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D.C. Healthcare Systems, Inc. v. District of Columbia

United States District Court, District of Columbia

September 7, 2017

D.C. HEALTHCARE SYSTEMS, INC., et al., Plaintiffs,
DISTRICT OF COLUMBIA, et al, Defendants.

          MEMORANDUM OPINION [DKTS. ##53, 54, 55, 56, 57]


         For over a decade, D.C. Chartered Health Plan, Inc. ("Chartered"), contracted with the District of Columbia to provide healthcare services to low-income residents of the District. Then, in 2012, the District became concerned about the financial health of Chartered and obtained a court order from the Superior Court of the District of Columbia placing the company into rehabilitation. During the rehabilitation proceedings that followed, the Superior Court entered orders approving an asset purchase agreement and reorganization plan for Chartered, and approving a settlement agreement between Chartered and the District of Columbia resolving claims that the District underpaid Chartered for certain services. Now, D.C. Healthcare Systems, Inc. ("DCHSI"), the sole shareholder in Chartered and an active participant in the Superior Court proceedings, brings this suit to recover compensatory and punitive damages resulting from the reorganization of Chartered and the settlement of its claims against the District. Before the Court are five motions to dismiss. Upon consideration of the pleadings, relevant law, and the entire record herein, the Court concludes that it is barred from reviewing the claims asserted by DCHSI. See generally Rooker v. Fidelity Trust Co., 263 U.S. 413 (1923); D.C. Court of Appeals v. Feldman, 460 U.S. 462 (1983). Accordingly, the Court will GRANT the motions and DISMISS this action for lack of subject-matter jurisdiction.


         The District of Columbia provides healthcare coverage for low-income adults, uninsured children, and disabled residents through privately-owned managed care organizations ("MCOs") operating under government contracts. Am. Compl. ¶ 1 [Dkt. #41]. Chartered, a District of Columbia corporation, is one such MCO. From 1987 to 2013, Chartered contracted with the D.C. Department of Health Care Finance ("DHCF") to provide services to approximately 110, 000 District residents enrolled in Medicaid or the D.C. Healthcare Alliance Program, a locally-funded program covering certain individuals who are not eligible for Medicaid. Am. Compl. ¶¶ 13, 32-33. Pursuant to this arrangement, DHCF set the reimbursement rates at which it would pay Chartered. These rates, known as "capitation rates, " are per-member per-month rates which, by law, must be set at "actuarially sound" levels designed to cover the cost of contracted services and permit the MCO to generate a profit. Am. Compl. ¶¶ 2, 29-35.

         In 2010, Congress enacted the Patient Protection and Affordable Care Act, Pub. Law No. 111-148, 124 Stat. 119. Among other things, the Act changed the federal eligibility standards for Medicaid in a manner that enticed the District to transfer approximately 23, 000 residents from the locally-funded Alliance program to the federally-subsidized Medicaid program. Am. Compl. ¶ 36. This transfer caused Chartered's costs to skyrocket because individuals enrolled in Medicaid are entitled to certain prescription drug and other benefits that were not covered by the Alliance program. Am. Compl. ¶¶ 36, 42. On more than one occasion, Chartered notified DHCF and the District's actuary, Mercer Government Human Services Consulting ("Mercer"), [2] that the transfer would have a severe adverse financial impact on Chartered if the capitation rates were not adjusted to accommodate the company's increased costs. Am. Compl. ¶¶ 37- 40. These pleas, apparently, fell on deaf ears. DHCF did not raise the rates, and, by February 2011, Chartered was "experiencing heavy losses." Am. Compl. ¶38. Although Chartered continued to seek a rate increase from DHCF, none was granted, and "Chartered's financial condition predictably and precipitously deteriorated." Am. Compl. ¶ 44.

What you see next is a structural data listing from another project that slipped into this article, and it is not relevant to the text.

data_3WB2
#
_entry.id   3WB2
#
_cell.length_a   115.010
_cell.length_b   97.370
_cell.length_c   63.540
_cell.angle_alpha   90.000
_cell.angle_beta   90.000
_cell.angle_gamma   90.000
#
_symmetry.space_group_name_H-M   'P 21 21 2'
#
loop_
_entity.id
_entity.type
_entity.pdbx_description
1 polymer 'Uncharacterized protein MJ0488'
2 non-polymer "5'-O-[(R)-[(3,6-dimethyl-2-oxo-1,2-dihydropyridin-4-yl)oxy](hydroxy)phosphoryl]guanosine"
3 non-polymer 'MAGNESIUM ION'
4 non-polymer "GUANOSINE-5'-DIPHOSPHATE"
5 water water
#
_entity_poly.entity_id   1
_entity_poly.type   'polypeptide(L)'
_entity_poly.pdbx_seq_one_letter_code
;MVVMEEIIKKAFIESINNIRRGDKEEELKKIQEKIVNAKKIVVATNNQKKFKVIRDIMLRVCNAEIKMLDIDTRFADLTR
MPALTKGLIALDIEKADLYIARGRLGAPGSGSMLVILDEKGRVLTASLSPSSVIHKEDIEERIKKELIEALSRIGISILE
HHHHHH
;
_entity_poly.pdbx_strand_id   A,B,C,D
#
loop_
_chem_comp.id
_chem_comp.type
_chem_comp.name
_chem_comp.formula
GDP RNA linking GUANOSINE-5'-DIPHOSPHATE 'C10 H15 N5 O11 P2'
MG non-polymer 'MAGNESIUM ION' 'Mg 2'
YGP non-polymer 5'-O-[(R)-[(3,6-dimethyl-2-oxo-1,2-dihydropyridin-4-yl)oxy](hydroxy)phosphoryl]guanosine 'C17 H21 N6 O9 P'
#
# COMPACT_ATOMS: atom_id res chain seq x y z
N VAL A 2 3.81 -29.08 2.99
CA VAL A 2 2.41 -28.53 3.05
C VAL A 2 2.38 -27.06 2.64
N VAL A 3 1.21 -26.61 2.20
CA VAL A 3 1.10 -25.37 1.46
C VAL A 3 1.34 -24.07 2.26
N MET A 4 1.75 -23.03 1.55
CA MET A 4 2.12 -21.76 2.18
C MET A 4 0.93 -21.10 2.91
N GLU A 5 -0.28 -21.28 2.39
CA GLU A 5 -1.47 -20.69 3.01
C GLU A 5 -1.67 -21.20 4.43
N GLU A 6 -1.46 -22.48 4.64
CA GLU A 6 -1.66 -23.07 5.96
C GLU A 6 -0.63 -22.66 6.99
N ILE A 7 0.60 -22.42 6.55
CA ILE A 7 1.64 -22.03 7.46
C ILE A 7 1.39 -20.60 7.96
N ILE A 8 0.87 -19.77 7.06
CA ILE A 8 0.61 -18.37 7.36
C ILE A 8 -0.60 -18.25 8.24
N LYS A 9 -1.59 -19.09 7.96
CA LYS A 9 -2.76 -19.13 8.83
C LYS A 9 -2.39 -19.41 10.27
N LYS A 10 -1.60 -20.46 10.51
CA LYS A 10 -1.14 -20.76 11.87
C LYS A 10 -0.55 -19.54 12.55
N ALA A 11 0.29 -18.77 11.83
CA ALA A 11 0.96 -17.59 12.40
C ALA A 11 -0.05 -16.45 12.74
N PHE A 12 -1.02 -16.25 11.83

In April 2012, then-Commissioner of the D.C. Department of Insurance, Securities and Banking ("DISB"), William White, wrote to Chartered's president to inform him that Chartered's financial statement for the previous year had shown a level of "risk-based capital" that was "significantly below" the threshold required by D.C. law. Am. Compl. ¶47. Shortly thereafter, Commissioner White retained consultant Daniel Watkins to conduct a financial review of Chartered. Am. Compl. ¶¶ 15> 50> 55- In October 2012, White and Watkins began working with Wayne Turnage, Director of DHCF, to obtain consent from Chartered's board of directors to place Chartered into rehabilitation. Am. Compl. ¶¶ 16, 62. As part of that negotiation process, Watkins represented to Jeffrey Thompson, DCHSI's owner, that if Watkins were appointed rehabilitator, he would consult with DCHSI in the reorganization of Chartered, cause Chartered to bid on new Medicaid and Alliance contracts, refrain from suing DCHSI and Thompson, and seek approval of the extension of Chartered's Medicaid contract. Am. Compl. ¶¶ 62-63. Following these representations, Thompson gave his consent to rehabilitation. Am. Compl. ¶¶ 64-65.

         On October 19, 2012, Commissioner White filed an emergency consent petition in the Superior Court of the District of Columbia, seeking to place Chartered into rehabilitation pursuant to D.C. Code §§31-1303, 31-1310, 31-1311, 31-1312, and 31-3420. A Superior Court judge issued an Emergency Consent Order of Rehabilitation later that same day. See Defs.' Mot. Dismiss First Am. Compl. ("Defs.' Mot.") [Dkt. #54], Ex. F ("Rehabilitation Order") [Dkt. #54-8]. The Rehabilitation Order appointed Commissioner White as Rehabilitator, authorized White to appoint deputies, and vested him "with all appropriate and necessary powers" under D.C. law, including "[a]ll powers of the directors, officers and managers of Chartered, " "[a]uthority to take possession and control of Chartered's assets and administer them under the general supervision of the Court, " and "[a]uthority to take such action as deemed necessary or appropriate to reform and revitalize Chartered." Rehabilitation Order 1-2. The Order directed the Rehabilitator to "seek Court approval of any compromise or settlement of Chartered's claim . . . regarding capitation rates" and to "submit a plan of rehabilitation of Chartered for Court approval, if one is feasible." Rehabilitation Order 2-3. The Order also specified that the Superior Court retained jurisdiction during Chartered's rehabilitation. Rehabilitation Order 3.